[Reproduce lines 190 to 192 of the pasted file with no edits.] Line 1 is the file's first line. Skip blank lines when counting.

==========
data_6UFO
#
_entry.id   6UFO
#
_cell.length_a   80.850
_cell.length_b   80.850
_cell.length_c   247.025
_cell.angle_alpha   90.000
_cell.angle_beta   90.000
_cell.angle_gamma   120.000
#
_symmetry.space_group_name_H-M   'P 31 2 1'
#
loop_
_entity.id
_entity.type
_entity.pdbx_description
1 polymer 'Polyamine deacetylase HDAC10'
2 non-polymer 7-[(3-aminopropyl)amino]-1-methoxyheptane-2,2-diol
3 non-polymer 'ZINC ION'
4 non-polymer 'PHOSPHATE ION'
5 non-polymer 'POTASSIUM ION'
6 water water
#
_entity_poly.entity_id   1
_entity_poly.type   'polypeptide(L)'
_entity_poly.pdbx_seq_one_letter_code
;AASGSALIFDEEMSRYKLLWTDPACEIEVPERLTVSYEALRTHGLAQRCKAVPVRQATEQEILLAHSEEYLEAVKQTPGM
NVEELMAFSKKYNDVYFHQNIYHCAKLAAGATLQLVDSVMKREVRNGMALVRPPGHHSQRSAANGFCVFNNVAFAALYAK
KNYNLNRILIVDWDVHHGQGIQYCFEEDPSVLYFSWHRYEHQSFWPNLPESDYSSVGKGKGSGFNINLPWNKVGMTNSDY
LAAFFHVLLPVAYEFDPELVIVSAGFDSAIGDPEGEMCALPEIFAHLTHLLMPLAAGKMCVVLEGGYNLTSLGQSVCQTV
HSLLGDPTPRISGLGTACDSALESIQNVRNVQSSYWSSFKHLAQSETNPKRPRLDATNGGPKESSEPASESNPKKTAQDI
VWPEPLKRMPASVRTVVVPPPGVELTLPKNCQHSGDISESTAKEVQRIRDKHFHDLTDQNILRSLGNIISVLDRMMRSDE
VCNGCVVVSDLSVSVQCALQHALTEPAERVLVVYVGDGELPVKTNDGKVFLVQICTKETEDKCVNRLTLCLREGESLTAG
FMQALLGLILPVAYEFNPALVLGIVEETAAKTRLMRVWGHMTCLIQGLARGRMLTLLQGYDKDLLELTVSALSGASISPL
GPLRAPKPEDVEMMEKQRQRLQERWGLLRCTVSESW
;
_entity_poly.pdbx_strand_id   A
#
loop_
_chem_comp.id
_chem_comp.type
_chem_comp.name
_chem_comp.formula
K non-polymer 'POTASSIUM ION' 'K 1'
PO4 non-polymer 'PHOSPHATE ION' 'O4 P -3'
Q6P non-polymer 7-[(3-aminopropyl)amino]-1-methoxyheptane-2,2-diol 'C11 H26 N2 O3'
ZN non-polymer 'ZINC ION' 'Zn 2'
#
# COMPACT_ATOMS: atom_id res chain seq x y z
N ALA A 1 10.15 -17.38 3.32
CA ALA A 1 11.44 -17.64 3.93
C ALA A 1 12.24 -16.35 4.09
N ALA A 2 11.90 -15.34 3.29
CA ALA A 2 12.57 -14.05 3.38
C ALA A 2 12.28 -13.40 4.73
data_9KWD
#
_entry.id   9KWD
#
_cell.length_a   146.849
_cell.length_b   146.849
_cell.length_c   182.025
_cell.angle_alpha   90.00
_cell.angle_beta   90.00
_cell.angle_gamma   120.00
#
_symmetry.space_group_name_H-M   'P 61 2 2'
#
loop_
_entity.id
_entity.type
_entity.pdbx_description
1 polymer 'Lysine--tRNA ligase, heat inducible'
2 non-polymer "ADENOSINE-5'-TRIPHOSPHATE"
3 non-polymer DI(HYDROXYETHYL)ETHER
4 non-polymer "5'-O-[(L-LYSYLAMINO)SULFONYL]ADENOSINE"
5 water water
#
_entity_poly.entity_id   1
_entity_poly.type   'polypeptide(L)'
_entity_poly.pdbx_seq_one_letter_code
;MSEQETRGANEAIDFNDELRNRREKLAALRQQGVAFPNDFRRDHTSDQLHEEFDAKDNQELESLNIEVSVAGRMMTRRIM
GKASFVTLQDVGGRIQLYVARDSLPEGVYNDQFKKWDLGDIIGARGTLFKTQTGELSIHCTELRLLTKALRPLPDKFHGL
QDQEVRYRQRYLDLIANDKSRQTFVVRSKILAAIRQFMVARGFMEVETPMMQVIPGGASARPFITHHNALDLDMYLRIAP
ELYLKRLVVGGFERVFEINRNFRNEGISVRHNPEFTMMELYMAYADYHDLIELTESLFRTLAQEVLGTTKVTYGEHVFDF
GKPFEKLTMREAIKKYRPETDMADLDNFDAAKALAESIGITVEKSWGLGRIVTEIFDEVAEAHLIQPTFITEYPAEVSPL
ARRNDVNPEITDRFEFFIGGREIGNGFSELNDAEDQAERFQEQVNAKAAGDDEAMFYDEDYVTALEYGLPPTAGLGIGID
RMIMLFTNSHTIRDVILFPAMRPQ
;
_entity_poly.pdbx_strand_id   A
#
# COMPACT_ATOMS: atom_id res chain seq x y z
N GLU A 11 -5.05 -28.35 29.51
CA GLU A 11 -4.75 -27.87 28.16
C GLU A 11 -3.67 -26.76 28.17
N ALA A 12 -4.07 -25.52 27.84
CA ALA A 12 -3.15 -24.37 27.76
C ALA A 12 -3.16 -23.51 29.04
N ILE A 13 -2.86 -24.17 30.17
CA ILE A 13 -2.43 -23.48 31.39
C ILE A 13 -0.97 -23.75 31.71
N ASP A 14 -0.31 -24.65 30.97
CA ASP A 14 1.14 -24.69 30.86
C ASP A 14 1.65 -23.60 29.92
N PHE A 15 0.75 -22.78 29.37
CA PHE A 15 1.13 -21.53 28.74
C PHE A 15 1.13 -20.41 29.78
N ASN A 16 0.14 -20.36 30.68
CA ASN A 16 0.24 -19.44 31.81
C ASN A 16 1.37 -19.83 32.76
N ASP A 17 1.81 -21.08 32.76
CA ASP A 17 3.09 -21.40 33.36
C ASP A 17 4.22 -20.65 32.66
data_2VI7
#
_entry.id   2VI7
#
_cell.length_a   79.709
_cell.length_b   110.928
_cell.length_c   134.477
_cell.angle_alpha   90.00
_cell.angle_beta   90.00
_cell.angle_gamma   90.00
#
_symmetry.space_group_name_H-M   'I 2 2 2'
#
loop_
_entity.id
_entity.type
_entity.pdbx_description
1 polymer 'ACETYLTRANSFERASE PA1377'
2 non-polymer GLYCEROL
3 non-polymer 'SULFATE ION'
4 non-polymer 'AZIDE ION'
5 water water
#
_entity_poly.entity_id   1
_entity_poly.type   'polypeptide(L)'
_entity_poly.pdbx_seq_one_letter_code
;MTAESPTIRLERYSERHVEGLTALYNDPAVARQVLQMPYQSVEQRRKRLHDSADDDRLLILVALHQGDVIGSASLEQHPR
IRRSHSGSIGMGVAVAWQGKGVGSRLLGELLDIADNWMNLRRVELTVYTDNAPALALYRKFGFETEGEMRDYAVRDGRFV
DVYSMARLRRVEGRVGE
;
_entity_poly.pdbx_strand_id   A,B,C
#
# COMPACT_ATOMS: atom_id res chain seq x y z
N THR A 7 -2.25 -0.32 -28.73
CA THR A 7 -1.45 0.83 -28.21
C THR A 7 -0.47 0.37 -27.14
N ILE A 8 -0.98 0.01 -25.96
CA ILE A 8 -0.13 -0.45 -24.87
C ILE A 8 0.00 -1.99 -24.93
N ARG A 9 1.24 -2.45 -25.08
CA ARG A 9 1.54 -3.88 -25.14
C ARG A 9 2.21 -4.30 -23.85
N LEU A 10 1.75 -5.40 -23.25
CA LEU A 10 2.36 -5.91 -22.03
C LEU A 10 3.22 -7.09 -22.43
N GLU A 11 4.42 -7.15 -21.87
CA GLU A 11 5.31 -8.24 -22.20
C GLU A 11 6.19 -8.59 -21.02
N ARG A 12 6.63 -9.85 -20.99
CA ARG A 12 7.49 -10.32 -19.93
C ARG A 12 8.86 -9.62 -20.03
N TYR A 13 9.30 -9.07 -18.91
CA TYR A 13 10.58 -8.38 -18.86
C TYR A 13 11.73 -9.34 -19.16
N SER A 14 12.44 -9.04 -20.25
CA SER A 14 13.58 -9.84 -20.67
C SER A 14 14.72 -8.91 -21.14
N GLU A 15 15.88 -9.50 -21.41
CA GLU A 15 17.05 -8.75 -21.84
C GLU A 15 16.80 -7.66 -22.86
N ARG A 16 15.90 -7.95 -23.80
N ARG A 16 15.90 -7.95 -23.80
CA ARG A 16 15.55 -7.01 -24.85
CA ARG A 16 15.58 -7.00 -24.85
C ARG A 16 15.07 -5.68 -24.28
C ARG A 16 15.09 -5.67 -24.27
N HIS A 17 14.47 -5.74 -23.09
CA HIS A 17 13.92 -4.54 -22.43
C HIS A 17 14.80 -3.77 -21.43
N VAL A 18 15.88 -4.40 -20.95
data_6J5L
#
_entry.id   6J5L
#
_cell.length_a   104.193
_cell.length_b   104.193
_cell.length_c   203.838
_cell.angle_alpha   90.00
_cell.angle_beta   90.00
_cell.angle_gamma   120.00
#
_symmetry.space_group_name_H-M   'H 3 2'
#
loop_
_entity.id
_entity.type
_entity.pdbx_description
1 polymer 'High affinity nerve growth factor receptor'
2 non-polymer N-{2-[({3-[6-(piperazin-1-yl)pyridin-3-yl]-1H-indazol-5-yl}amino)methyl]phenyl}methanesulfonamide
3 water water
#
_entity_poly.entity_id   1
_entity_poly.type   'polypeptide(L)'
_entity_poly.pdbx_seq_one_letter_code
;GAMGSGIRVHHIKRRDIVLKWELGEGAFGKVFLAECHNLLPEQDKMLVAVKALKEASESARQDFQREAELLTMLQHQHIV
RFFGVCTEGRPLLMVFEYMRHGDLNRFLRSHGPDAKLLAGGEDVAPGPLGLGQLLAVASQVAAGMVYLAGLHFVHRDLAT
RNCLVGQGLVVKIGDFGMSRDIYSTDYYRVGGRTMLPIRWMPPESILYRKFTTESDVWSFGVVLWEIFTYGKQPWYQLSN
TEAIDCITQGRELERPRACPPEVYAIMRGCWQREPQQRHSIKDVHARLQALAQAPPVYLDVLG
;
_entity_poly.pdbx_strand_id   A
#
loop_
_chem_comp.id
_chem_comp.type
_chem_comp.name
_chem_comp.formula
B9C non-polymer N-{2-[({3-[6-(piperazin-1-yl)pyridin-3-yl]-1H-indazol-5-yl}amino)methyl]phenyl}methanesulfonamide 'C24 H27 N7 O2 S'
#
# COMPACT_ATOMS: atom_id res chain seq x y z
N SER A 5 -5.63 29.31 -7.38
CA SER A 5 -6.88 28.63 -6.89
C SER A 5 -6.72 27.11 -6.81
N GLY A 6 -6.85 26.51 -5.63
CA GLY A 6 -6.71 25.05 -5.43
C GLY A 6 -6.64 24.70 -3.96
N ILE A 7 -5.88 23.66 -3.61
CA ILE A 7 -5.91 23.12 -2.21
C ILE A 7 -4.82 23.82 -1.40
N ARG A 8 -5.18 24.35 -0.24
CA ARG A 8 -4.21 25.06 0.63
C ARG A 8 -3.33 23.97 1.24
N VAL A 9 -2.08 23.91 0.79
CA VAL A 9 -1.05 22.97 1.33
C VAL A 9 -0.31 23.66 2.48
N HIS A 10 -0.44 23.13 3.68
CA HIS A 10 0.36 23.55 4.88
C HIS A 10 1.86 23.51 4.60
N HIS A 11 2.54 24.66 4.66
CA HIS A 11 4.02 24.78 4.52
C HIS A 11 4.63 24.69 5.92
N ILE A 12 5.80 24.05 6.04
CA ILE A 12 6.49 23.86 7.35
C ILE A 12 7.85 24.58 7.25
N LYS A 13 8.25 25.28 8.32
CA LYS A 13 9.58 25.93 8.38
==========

_cell.length_b   104.193
_cell.length_c   203.838
_cell.angle_alpha   90.00